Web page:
As construction projects often take years to complete, there are still delays caused by Covid-19. However, 2023 promises to be a year of impressive new openings, be it the second tallest tower in the world or an interfaith religious complex in Abu Dhabi.
Here are 10 of the architectural projects that are set to shape the world in 2023:
National Library of Israel, Jerusalem, Israel
National Library of Israel credit: Herzog and de Meuron
Having outgrown the National Library of Israel – and its huge archive of books, manuscripts and photographs – it is moving to a new building next to the Israeli parliament, the Knesset.
The distinctive upper volume of the building is like a huge block of carved rock, with the local limestone mixed with cement as a nod to the historic color palette of Jerusalem. Inside, facilities including an auditorium, youth center, and various exhibition spaces are configured around the 50,500-square-foot reading hall.
Swiss architecture firm Herzog & de Meuron’s design aims to reflect the institution’s values of openness and accessibility, from the towering circular skylight to the ground-level display cases that make items from the library’s collection visible to passers-by.
Nordau, Copenhagen, Denmark
nordo credit: Rasmus Hjortshoj
Copenhagen has been named the UNESCO World Capital of Architecture for 2023, and the Danish capital is brimming with examples of sustainable design.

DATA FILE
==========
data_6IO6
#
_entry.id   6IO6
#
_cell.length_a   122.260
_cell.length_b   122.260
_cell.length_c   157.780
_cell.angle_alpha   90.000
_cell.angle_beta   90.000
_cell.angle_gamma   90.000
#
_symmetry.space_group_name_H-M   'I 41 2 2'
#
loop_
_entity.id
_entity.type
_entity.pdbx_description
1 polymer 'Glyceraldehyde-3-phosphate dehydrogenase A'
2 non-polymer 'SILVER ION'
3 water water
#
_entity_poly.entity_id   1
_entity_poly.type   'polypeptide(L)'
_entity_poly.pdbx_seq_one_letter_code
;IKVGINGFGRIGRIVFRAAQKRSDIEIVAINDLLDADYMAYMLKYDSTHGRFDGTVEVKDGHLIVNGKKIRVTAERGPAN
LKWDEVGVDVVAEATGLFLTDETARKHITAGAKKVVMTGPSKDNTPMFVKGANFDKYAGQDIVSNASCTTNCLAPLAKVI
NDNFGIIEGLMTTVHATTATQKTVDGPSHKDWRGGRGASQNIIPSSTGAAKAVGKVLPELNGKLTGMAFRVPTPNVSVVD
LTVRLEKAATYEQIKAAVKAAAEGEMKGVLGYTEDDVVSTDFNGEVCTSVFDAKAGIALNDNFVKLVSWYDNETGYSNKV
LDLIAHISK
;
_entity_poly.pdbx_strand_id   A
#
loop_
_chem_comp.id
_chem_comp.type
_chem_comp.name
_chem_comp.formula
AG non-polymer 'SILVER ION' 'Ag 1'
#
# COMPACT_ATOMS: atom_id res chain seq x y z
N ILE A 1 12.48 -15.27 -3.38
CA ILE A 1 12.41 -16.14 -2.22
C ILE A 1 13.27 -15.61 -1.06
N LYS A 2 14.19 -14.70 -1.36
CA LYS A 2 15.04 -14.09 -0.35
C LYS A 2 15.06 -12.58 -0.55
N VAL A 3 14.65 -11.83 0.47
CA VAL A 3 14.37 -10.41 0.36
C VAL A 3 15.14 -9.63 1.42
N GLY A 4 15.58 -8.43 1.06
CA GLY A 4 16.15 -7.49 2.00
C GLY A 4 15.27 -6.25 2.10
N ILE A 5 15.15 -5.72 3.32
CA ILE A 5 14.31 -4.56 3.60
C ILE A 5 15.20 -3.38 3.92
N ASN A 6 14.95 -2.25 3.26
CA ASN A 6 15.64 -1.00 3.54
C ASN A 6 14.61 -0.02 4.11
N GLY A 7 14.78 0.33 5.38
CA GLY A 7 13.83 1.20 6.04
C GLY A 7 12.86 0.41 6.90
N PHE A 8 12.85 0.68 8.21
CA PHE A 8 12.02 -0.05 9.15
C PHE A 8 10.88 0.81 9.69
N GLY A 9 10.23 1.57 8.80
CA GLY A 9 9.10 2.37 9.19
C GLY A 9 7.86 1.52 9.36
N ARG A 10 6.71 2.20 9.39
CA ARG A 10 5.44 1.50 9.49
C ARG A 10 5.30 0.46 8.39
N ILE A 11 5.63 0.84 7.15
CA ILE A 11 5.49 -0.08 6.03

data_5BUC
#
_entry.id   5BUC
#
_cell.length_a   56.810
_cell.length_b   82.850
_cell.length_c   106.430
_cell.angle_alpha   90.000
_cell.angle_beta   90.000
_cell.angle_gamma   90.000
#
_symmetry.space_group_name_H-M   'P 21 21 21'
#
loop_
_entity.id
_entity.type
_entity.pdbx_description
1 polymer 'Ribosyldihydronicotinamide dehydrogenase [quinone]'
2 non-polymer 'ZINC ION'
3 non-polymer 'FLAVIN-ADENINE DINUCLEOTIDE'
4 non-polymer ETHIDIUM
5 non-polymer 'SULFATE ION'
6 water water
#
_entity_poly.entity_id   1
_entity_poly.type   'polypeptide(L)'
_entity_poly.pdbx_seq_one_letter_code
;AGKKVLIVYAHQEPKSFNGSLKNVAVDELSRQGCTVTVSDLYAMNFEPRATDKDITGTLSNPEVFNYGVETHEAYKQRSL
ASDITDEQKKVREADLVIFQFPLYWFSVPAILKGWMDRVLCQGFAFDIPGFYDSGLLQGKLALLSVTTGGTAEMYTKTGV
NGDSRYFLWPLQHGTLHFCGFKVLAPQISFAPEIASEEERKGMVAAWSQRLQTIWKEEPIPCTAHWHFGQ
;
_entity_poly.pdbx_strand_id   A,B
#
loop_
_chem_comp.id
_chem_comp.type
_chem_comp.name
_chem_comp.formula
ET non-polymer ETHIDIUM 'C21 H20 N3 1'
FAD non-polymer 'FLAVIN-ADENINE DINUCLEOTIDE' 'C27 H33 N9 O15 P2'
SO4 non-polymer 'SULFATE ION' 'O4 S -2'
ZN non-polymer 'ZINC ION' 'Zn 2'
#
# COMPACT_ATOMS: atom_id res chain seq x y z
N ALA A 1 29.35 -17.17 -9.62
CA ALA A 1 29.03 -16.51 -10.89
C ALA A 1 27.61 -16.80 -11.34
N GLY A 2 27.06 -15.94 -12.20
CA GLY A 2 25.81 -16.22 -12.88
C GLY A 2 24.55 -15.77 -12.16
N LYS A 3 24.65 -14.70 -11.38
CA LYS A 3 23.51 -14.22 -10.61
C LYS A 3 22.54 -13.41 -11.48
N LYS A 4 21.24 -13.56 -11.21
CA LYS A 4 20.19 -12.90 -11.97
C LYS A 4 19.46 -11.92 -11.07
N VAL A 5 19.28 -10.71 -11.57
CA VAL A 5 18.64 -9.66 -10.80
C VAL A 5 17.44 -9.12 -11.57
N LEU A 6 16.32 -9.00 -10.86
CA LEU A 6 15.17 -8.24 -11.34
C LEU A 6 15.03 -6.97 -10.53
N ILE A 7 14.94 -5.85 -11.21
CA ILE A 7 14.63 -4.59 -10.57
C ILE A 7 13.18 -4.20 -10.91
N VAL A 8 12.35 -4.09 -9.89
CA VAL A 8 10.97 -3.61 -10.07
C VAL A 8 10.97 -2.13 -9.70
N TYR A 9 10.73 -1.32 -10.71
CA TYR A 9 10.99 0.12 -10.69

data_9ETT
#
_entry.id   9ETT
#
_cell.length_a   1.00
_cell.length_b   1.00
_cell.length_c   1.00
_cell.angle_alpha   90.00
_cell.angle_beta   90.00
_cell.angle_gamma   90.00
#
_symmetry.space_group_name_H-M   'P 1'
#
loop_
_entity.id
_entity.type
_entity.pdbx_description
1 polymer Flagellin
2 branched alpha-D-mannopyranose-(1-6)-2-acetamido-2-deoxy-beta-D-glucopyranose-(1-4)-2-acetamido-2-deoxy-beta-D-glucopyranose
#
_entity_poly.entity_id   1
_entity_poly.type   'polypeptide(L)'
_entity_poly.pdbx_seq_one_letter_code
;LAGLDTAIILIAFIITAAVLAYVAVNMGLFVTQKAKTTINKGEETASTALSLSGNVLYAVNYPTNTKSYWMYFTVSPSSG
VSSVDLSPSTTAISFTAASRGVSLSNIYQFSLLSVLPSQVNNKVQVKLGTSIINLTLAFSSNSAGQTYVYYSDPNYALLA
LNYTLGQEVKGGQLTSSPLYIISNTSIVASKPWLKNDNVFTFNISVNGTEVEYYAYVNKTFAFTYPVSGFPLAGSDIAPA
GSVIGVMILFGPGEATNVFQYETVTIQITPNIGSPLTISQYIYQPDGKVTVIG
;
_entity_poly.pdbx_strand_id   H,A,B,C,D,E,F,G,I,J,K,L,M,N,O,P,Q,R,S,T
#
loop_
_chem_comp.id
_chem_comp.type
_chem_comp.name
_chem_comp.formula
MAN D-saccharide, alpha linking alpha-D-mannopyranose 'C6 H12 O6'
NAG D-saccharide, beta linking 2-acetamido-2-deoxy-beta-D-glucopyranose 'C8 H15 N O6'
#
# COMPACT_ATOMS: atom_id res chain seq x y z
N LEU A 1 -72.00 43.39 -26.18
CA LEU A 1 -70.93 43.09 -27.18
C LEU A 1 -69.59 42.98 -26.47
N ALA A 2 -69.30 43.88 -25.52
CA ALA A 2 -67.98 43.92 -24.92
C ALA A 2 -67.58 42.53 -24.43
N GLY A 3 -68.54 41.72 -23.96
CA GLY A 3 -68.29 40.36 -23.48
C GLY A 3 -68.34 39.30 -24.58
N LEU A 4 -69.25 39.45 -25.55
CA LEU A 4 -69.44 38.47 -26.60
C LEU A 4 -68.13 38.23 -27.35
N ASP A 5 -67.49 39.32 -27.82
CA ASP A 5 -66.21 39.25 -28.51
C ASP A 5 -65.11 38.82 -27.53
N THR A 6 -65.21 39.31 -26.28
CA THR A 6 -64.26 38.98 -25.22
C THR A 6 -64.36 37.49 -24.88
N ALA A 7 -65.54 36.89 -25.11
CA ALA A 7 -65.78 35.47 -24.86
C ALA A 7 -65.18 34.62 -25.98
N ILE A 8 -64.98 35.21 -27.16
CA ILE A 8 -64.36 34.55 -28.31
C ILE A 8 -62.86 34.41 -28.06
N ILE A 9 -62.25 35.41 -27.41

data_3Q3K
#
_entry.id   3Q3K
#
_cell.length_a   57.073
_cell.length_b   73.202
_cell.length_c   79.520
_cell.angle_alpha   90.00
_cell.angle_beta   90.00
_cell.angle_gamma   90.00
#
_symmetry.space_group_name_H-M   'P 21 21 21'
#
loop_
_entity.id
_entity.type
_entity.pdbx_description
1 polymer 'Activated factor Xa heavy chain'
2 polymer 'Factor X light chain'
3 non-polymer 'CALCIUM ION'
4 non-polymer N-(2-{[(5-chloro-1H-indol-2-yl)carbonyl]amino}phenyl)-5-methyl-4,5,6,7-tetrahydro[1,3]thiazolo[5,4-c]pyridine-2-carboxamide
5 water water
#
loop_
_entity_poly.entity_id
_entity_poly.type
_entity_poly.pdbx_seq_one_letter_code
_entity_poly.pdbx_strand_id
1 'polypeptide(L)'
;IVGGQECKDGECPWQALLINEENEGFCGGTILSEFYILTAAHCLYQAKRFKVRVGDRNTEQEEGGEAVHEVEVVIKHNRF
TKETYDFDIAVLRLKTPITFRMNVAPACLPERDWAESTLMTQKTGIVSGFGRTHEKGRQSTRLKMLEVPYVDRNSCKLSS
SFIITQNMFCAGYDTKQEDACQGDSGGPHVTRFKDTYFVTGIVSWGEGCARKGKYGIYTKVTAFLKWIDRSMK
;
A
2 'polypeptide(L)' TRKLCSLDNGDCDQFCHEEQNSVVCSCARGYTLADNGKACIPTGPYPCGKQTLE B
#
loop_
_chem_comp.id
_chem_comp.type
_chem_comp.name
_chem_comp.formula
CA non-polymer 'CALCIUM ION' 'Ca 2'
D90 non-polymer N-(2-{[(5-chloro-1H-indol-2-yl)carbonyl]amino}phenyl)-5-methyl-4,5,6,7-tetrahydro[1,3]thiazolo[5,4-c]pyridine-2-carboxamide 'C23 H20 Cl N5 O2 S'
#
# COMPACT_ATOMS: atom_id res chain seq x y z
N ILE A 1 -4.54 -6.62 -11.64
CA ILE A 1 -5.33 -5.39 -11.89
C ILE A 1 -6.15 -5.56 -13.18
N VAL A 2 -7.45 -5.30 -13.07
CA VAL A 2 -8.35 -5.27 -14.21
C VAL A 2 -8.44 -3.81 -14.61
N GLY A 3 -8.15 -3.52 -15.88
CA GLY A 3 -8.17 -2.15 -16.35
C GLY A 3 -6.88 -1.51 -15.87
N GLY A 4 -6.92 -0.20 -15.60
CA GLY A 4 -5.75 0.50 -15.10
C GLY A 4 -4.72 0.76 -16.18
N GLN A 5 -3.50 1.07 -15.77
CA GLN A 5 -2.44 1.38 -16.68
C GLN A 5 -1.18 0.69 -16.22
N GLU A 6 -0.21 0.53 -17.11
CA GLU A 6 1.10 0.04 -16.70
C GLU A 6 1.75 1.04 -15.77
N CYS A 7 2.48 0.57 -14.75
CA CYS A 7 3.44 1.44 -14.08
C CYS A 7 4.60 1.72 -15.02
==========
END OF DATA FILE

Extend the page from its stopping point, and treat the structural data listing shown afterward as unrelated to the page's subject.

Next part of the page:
Danish architecture firm Henning Larsen’s latest addition to the neighborhood, Nordø, is emblematic of the transformation taking place. With a red brick facade that pays homage to the site’s industrial past, large communal gardens and a rooftop terrace, the 115-home development promises residents an ‘island oasis’ with easy access to the area’s growing array of restaurants and public spaces.
Lola Mora Cultural Center, San Salvador de Jujuy, Argentina
Lola Mora Cultural Centre credit: Billy Clark and Company
Located in a forest overlooking the city of San Salvador de Jujuy, northwest Argentina, the Lola Mora Cultural Center is dedicated to the sculptor of the same name, one of the leading female artists of the early 20th century. In addition to a selection of her work, the foundation will house an interpretation center, restaurant, library and atelier for visiting artists.
Architects Pelli Clarke & Partners have described the building, whose shape was inspired by a sculptor’s chisel, as “net zero energy,” though it could go further than that: With the help of on-site wind turbines and solar energy production, the center is expected to generate more energy. 20% of what he consumes.
Abrahamic Family House, Abu Dhabi, United Arab Emirates (pictured above)
Abrahamic family home credit: Adjaye Associates
Ghanaian-British architect David Adjaye’s firm, Adjaye Associates, said it considered interfaith commonalities in its designs, although each of the three main buildings has a different orientation on the site.
Merdeka 118, Kuala Lumpur, Malaysia
Mrdaka 118 credit: PNB Merdeka Ventures Sdn. Phd.
Scheduled for completion in the second half of 2023, the building (and the sprawling mall at its base) promises nearly 1 million square feet of retail space, as well as a 1,000-seat theatre, offices, a hotel, and the highest observation deck in Southeast Asia.